Does sitting outside in the extreme heat of summer stress you out? You’re not alone! Extreme heat stresses out your lawn also! The lack of water and unbearable heat can wreak havoc on your lawn. What can you do to make sure your lawn has a stress-free summer?
1. Don’t Cut Too Short
Cutting your grass too short limits your plants’ ability to produce energy for growth. When grass is cut to a proper height it develops stronger roots that allow for more support and makes them more tolerant of stress.
2. Stick To The 1/3 Rule
When cutting your grass in the heat, try to stick to the 1/3 Rule: Never remove more than 1/3 of the grass height at one time. By sticking to this rule, your lawn is kept cooler because less plant tissue is removed. This allows your lawn to thrive and avoid stress.
3. Limit Watering
Many people still water their lawns after rainfall. In general, grass manages better when soil is on the dry side rather than wet. When soil is consistently wet it can cause many problems for both the plants and soil organisms. Wet soil deprives plant roots of oxygen and makes them more susceptible to disease. Try to avoid watering daily. Lawns only need 1″ of water per week including rainfall. Try to water deeply and infrequently. Watering deeply means wetting the entire root zone. Watering infrequently means only watering when the grass is dry. Try to water early in the morning when your lawn can get the full benefit of hydration before the sun dries it out by mid-day. Watering in the evening leaves the water standing overnight with nothing to dry it up which can lead to mold and fungus.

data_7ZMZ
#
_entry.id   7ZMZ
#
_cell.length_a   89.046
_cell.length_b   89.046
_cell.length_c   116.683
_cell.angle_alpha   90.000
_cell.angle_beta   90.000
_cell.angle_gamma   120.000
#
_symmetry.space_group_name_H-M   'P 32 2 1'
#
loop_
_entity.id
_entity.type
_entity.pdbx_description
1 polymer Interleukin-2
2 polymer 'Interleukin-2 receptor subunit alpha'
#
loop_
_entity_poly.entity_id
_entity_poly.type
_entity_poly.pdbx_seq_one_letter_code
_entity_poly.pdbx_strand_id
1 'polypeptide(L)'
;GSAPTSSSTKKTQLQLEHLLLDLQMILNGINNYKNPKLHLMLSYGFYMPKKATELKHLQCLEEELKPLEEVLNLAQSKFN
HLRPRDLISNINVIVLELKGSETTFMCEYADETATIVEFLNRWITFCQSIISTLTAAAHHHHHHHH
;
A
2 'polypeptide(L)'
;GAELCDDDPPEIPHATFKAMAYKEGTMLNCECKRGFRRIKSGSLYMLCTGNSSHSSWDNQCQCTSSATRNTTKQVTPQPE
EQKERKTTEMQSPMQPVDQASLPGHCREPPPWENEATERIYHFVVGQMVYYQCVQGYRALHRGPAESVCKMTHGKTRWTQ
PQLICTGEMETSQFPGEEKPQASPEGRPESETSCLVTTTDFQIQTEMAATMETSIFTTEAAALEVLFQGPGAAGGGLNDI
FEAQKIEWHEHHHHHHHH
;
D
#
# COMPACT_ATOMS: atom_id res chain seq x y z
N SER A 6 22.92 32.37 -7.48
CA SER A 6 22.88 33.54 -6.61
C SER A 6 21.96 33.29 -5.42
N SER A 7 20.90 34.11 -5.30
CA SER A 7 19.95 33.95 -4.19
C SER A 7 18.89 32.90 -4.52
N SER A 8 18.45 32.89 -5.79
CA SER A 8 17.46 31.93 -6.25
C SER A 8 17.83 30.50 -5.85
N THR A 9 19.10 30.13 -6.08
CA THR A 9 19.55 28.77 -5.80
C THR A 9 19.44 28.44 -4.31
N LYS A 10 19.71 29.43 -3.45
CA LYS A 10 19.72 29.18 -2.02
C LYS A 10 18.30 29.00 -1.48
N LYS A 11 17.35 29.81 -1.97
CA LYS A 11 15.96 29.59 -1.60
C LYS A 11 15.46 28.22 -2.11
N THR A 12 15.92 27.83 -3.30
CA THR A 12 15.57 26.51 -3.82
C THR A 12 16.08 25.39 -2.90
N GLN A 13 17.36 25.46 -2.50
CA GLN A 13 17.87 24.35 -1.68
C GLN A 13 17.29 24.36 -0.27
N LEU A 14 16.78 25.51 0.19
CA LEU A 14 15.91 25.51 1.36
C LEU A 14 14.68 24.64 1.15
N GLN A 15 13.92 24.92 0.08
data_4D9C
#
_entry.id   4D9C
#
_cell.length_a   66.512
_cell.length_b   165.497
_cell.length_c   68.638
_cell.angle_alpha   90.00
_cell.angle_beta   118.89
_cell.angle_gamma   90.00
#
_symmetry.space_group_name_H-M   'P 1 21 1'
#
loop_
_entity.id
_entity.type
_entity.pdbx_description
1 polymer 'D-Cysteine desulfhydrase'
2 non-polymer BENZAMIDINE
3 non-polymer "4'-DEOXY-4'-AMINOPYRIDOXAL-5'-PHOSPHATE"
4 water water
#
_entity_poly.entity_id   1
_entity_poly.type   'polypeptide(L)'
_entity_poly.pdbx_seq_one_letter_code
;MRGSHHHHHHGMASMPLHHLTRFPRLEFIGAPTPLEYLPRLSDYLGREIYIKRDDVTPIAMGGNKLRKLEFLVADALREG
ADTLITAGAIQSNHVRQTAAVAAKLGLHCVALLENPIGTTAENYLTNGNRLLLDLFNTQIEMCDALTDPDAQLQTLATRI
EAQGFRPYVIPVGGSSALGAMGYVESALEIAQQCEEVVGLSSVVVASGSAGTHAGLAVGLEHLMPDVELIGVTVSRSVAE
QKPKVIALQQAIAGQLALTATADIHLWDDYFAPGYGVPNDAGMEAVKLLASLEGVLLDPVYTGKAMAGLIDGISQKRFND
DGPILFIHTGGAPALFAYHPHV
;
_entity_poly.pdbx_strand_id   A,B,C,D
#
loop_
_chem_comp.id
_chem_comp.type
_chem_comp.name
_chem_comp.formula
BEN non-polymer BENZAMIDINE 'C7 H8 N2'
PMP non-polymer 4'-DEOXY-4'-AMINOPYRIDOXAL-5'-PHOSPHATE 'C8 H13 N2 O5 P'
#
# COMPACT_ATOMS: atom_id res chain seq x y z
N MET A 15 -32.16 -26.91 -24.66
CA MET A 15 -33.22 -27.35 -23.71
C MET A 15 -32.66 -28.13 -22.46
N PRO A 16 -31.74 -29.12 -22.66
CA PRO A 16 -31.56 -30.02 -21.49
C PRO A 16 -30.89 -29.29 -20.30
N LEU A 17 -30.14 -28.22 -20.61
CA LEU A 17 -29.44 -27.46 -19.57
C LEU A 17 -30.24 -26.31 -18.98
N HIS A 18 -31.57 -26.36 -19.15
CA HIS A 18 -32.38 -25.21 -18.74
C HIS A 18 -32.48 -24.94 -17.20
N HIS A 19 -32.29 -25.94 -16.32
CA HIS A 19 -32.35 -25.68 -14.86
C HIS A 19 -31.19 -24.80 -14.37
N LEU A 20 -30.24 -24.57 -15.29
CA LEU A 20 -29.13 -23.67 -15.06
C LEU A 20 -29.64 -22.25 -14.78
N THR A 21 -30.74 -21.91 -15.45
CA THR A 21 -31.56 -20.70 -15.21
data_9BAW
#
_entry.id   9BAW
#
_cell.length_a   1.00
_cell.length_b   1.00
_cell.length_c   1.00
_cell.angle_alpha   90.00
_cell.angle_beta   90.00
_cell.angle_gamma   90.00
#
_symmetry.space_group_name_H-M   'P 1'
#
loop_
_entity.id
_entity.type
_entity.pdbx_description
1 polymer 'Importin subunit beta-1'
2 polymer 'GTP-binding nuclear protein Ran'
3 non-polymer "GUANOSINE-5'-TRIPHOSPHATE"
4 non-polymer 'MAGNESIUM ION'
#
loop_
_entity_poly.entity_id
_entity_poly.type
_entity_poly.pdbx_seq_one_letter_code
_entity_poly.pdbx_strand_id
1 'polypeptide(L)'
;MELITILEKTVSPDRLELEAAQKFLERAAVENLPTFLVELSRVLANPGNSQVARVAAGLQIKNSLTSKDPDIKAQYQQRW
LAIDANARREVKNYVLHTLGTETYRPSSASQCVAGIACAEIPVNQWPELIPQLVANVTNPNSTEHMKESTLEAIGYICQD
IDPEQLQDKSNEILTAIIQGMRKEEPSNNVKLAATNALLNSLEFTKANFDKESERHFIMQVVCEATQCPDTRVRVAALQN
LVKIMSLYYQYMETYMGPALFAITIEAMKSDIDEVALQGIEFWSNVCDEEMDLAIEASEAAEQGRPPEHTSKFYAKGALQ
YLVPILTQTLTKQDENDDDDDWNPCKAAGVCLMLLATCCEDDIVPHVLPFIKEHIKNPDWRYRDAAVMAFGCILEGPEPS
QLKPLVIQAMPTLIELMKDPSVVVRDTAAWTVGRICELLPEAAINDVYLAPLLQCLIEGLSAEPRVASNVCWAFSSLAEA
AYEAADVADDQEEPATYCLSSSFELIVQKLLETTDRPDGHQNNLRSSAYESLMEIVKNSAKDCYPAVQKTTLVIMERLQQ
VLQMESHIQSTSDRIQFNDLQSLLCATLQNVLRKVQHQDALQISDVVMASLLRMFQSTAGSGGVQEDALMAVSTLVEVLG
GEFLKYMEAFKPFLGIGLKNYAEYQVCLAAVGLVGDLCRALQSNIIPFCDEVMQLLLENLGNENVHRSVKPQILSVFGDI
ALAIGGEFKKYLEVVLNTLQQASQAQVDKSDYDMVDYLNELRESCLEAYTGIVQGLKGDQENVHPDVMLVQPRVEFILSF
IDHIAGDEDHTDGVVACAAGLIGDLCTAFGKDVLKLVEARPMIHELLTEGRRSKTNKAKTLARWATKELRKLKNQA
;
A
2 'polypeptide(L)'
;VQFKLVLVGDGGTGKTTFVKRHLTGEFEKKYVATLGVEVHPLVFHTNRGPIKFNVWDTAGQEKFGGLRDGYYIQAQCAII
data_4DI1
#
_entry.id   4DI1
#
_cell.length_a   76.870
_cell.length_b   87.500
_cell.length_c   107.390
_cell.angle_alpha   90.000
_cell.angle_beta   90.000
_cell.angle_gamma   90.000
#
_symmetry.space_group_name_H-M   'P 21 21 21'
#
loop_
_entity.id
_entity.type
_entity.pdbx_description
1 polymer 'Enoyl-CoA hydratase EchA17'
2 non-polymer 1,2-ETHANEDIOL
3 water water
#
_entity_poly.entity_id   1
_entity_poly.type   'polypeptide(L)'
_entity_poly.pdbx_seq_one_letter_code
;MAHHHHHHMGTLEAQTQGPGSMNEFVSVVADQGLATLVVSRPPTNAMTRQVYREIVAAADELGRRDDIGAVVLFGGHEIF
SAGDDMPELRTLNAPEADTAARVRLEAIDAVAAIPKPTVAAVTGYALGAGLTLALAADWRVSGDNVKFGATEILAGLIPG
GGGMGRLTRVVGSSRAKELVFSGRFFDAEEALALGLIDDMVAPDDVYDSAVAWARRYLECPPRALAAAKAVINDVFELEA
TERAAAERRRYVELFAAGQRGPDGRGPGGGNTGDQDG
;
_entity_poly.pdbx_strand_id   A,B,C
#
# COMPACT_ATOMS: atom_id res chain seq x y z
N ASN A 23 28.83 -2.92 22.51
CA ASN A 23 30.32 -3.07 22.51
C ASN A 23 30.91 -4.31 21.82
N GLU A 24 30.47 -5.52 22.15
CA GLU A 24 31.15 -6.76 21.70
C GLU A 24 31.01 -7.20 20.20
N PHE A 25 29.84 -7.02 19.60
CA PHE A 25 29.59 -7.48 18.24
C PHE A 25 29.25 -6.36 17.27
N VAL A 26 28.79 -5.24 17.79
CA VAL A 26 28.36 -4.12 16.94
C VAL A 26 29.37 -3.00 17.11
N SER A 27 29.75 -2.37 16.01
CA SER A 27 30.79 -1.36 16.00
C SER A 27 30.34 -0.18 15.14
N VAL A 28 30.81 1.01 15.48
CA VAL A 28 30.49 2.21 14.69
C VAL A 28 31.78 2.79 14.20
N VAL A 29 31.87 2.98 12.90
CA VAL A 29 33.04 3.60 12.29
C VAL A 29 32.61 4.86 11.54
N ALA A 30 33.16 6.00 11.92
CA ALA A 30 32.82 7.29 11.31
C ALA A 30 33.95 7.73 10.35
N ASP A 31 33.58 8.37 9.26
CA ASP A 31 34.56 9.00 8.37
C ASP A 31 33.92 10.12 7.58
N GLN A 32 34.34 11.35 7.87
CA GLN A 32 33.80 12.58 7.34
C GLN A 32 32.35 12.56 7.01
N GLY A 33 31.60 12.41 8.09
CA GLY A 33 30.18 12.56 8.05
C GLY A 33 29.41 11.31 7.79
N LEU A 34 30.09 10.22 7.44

4. Don’t Mow In A Drought
Try to avoid mowing during the stress of a drought. Lawns have limited capabilities to recover from mowing during drought and it can actually cause even more damage. During a drought, try to mow after a rainfall or after an irrigation day. Try to resist mowing while the grass is still wet to avoid clumping.
5. Sharpen Mower Blades
When grass is cut with sharp mower blades the plant will heal much faster. Mowing with dull blades actually tears the plant tissue rather than cutting it, causing more stress and damage to your grass. Torn grass develops a brown appearance and is more susceptible to disease and stress.
6. Don’t Bag Clippings
If possible, use a mulching mower so clippings can be returned to your lawn. Clippings can actually act as a slow-release fertilizer as they decompose on your lawn and can be quite beneficial to your lawn’s health.
7. Avoid Fertilizer
Although fertilizing your lawn might seem like a good idea, it is actually best to avoid it during the hot summer months. In the summer, grass consumes more energy than they produce. Fertilizer actually promotes growth which causes the grass to consume even more energy which causes more stress on your already taxed lawn. It’s best to fertilize in the fall as part of your winter lawn prep.
8. Minimize Traffic
Foot traffic on already stressed grass can beat down the blades which prevent them from springing back. Try to avoid foot traffic on your lawn, if possible. You may consider laying down stepping stones to help people avoid walking on your grass.
9. Pest Control
Insects and diseases are more prevalent in the summer months. Some common lawn pests include chinch bugs, sod webworms, fire ants, and fleas. Fungal diseases like mildew and brown patch are also common in the summer. To avoid pests and fungus, try to water in the early morning and avoid nighttime watering. If necessary, apply a fungicide on a mild day when the extreme heat has passed.